The province is improving the safety of Ontario roads by bringing in penalties for drug-impaired driving that match those already in place for drunk drivers.
Drivers under the influence of drugs face the following penalties:
- An immediate licence suspension of three days for the first occurrence, seven days for the second occurrence and 30 days for the third and subsequent occurrences upon failure of a roadside sobriety test
- A possible 90-day licence suspension and a seven-day vehicle impoundment following further testing by a drug recognition expert at a police station
- Mandatory education or treatment programs, and installation of an ignition interlock device in their vehicle, for drivers with two or more licence suspensions involving alcohol or drugs within a 10-year period
These new measures were introduced as part of the Making Ontario’s Roads Safer Act last year. In addition to these penalties, impaired driving can lead to criminal charges which could ultimately result in a loss of licence, additional fines and jail time.
Keeping our roads safe is part of the government’s economic plan to build Ontario up and deliver on its number-one priority to grow the economy and create jobs. The four-part plan includes helping more people get and create the jobs of the future by expanding access to high-quality college and university education. The plan is making the largest infrastructure investment in hospitals, schools, roads, bridges and transit in Ontario’s history and is investing in a low-carbon economy driven by innovative, high-growth, export-oriented businesses. The plan is also helping working Ontarians achieve a more secure retirement.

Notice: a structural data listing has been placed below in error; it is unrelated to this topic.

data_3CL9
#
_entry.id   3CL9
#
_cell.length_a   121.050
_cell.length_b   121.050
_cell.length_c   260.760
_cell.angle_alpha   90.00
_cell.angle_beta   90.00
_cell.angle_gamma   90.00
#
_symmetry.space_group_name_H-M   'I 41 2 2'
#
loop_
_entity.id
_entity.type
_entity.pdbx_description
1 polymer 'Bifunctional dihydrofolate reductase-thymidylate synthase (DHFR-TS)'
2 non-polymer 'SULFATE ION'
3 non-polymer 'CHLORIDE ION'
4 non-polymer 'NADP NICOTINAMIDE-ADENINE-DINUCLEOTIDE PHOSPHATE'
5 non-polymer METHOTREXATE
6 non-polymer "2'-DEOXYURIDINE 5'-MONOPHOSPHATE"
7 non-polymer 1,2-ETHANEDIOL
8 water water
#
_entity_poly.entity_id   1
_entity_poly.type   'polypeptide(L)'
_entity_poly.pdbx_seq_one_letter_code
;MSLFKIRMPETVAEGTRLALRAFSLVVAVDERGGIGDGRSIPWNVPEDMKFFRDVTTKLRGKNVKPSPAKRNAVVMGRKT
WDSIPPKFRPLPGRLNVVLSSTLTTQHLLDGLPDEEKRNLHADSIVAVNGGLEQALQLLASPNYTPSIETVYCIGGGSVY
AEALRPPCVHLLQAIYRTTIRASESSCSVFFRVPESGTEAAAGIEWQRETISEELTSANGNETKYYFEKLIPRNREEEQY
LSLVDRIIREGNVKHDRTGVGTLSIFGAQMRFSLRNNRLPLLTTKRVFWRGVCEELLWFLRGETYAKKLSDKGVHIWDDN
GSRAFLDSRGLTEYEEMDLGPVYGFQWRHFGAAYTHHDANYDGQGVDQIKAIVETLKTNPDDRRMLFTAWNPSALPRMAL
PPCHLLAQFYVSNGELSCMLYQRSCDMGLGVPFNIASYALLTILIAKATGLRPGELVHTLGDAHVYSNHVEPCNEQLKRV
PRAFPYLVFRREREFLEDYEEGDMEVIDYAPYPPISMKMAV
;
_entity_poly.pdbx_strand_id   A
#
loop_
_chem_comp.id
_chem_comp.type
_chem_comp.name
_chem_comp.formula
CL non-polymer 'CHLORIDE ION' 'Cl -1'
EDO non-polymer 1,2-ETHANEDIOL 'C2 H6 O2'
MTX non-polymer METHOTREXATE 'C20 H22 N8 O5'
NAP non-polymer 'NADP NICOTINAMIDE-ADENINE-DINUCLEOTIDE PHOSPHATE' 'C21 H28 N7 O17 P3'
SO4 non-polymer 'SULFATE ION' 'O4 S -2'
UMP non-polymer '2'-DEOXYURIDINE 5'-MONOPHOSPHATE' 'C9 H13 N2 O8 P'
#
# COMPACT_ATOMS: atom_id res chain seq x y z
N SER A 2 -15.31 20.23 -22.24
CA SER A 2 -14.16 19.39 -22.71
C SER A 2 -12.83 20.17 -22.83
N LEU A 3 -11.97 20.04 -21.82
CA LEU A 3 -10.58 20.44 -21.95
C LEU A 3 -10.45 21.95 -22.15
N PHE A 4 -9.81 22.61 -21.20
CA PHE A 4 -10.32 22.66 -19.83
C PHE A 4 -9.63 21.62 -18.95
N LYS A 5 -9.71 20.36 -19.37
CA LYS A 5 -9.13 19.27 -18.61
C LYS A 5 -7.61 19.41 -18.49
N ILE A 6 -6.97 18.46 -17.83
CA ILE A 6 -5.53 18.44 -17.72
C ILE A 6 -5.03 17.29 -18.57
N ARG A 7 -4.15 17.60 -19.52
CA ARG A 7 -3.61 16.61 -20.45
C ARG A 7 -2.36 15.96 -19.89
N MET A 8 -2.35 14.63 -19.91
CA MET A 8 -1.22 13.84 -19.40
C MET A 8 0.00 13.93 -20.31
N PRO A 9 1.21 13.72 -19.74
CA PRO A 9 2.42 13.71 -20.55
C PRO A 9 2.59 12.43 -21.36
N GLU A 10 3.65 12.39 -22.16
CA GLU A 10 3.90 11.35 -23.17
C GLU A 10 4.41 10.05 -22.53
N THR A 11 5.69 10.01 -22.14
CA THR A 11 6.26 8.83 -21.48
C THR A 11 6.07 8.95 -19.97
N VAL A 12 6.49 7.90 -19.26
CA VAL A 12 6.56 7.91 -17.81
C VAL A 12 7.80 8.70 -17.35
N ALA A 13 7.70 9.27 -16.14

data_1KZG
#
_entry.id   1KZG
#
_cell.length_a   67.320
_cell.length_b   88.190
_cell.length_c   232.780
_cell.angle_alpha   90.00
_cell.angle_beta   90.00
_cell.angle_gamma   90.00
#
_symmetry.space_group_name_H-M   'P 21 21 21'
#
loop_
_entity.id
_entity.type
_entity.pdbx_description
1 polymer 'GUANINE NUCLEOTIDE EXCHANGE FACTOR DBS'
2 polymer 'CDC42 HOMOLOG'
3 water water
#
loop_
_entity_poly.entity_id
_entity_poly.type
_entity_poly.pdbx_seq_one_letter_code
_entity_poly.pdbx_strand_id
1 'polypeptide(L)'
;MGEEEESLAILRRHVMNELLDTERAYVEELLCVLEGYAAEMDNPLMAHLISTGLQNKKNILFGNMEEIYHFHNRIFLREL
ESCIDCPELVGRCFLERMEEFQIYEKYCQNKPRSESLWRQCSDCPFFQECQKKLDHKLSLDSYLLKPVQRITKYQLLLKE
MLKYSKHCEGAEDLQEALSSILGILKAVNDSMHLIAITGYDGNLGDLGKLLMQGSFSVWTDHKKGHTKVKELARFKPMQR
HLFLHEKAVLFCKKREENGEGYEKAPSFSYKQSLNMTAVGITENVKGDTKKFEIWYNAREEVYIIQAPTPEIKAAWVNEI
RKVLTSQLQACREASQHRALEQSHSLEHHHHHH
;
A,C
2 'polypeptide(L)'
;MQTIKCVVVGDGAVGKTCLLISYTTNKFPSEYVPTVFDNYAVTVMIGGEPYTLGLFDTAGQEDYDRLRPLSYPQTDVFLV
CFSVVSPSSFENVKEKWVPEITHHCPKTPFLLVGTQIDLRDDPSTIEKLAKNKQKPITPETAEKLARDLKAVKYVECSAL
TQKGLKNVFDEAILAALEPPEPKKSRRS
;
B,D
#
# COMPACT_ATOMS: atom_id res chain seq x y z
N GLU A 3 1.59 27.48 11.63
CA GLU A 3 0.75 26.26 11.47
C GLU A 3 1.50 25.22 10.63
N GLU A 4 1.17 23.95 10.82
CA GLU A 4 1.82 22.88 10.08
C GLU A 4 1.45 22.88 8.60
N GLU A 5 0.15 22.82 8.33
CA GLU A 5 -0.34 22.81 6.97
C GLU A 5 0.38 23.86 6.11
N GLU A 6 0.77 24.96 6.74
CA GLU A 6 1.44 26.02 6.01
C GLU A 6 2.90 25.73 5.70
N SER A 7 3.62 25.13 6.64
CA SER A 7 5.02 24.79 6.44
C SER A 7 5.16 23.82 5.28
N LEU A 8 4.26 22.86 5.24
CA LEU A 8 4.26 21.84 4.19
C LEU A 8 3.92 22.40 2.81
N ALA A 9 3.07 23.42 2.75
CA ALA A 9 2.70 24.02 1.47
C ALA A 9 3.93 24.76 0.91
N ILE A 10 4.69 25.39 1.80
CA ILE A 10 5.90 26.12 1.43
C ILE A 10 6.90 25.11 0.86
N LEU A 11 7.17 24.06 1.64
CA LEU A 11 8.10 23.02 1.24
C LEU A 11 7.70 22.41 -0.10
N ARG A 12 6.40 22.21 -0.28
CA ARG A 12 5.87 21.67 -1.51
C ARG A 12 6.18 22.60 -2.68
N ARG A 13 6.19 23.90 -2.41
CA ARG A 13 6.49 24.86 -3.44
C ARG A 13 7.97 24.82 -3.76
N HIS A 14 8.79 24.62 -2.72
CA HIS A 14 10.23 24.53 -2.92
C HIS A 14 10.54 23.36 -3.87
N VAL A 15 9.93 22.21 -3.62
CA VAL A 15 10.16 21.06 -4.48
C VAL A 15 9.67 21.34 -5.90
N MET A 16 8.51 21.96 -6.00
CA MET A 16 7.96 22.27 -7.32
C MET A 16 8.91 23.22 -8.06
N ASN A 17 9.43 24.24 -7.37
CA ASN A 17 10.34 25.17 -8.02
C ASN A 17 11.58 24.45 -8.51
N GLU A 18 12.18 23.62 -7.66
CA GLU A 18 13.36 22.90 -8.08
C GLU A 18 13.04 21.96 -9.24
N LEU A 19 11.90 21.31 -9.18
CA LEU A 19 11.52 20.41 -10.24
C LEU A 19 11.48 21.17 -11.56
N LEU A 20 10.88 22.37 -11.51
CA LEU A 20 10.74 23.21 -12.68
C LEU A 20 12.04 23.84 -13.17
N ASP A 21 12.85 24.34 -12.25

- According to the Office of the Chief Coroner, 39 per cent of drivers killed on Ontario’s roads in 2013 had either drugs or a combination of drugs and alcohol in their system.
- Drug-impaired driving collisions in Ontario had an estimated social cost of $612 million in 2013.
- The Making Ontario’s Roads Safer Act was passed on June 2, 2015. It also included tougher penalties for distracted driving and “dooring” cyclists, as well as new rules for school crossings and pedestrian crossovers.
Ministry of Transportation, September 28, 2016